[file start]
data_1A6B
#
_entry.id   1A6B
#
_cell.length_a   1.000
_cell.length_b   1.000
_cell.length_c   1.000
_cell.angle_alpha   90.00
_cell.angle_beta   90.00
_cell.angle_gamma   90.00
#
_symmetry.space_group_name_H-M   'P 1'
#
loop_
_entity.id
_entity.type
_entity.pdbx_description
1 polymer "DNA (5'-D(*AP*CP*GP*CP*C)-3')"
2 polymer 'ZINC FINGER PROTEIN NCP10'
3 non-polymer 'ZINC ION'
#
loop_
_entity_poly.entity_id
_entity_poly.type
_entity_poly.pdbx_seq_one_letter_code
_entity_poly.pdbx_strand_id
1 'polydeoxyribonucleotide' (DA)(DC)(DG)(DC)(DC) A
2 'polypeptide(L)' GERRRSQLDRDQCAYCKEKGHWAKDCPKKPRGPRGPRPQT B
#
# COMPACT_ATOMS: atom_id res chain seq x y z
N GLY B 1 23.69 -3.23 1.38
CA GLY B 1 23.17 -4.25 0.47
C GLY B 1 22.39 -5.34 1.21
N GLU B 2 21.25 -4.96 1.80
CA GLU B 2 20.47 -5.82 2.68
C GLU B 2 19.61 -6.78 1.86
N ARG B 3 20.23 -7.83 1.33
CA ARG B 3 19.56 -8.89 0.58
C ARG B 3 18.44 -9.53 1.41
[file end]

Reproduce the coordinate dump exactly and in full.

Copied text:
data_1A6B
#
_entry.id   1A6B
#
_cell.length_a   1.000
_cell.length_b   1.000
_cell.length_c   1.000
_cell.angle_alpha   90.00
_cell.angle_beta   90.00
_cell.angle_gamma   90.00
#
_symmetry.space_group_name_H-M   'P 1'
#
loop_
_entity.id
_entity.type
_entity.pdbx_description
1 polymer "DNA (5'-D(*AP*CP*GP*CP*C)-3')"
2 polymer 'ZINC FINGER PROTEIN NCP10'
3 non-polymer 'ZINC ION'
#
loop_
_entity_poly.entity_id
_entity_poly.type
_entity_poly.pdbx_seq_one_letter_code
_entity_poly.pdbx_strand_id
1 'polydeoxyribonucleotide' (DA)(DC)(DG)(DC)(DC) A
2 'polypeptide(L)' GERRRSQLDRDQCAYCKEKGHWAKDCPKKPRGPRGPRPQT B
#
# COMPACT_ATOMS: atom_id res chain seq x y z
N GLY B 1 23.69 -3.23 1.38
CA GLY B 1 23.17 -4.25 0.47
C GLY B 1 22.39 -5.34 1.21
N GLU B 2 21.25 -4.96 1.80
CA GLU B 2 20.47 -5.82 2.68
C GLU B 2 19.61 -6.78 1.86
N ARG B 3 20.23 -7.83 1.33
CA ARG B 3 19.56 -8.89 0.58
C ARG B 3 18.44 -9.53 1.41